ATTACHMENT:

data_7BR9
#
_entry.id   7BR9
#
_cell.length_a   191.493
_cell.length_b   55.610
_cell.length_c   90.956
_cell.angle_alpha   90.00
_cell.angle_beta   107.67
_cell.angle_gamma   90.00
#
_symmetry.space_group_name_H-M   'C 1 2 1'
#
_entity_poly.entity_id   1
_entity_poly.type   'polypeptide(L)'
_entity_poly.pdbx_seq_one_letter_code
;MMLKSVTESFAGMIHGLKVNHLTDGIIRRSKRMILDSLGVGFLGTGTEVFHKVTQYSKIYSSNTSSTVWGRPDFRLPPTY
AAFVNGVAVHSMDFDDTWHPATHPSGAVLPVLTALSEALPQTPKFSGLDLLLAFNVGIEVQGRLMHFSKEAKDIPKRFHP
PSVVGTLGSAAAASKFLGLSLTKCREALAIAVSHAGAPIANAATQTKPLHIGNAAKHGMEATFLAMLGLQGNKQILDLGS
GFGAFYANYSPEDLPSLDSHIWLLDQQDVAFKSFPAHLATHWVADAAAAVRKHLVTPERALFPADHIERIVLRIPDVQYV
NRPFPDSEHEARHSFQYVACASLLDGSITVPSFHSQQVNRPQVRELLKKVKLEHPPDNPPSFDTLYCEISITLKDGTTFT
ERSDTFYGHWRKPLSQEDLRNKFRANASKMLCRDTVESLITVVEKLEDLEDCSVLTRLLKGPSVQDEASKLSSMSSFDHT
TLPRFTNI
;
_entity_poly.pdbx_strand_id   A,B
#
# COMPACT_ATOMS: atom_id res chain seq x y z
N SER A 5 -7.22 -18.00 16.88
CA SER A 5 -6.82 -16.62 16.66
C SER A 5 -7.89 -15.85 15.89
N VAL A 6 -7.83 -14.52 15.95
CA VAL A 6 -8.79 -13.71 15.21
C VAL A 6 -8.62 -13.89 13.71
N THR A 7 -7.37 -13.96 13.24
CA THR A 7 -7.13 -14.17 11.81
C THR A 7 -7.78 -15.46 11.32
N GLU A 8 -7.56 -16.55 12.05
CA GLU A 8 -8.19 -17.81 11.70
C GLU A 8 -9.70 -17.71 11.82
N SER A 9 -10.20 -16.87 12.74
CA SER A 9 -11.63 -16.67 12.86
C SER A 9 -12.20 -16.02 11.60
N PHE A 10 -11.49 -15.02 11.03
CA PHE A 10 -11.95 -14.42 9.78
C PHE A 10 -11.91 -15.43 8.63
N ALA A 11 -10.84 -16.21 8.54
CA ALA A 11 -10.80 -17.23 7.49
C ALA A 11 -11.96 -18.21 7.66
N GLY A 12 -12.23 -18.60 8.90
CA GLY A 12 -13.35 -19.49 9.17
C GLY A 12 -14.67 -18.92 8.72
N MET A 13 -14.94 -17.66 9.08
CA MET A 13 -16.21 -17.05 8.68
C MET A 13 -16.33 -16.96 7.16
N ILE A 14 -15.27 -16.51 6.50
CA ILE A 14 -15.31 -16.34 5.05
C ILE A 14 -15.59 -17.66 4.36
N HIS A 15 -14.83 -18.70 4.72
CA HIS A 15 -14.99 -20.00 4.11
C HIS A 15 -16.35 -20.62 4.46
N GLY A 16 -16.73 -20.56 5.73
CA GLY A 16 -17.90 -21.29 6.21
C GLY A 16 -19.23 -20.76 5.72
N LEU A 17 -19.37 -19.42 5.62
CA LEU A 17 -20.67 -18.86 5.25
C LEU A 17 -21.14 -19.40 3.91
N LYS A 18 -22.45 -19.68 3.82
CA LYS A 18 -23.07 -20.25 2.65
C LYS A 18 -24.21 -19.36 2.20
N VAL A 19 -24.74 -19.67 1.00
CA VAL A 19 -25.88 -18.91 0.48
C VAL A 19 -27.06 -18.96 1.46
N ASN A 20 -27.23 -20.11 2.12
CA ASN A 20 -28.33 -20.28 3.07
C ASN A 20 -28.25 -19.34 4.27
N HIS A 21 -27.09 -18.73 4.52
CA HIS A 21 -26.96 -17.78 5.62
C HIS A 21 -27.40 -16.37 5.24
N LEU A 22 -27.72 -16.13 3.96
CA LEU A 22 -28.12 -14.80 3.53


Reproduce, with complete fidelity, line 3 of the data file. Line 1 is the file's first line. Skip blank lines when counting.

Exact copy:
_entry.id   7BR9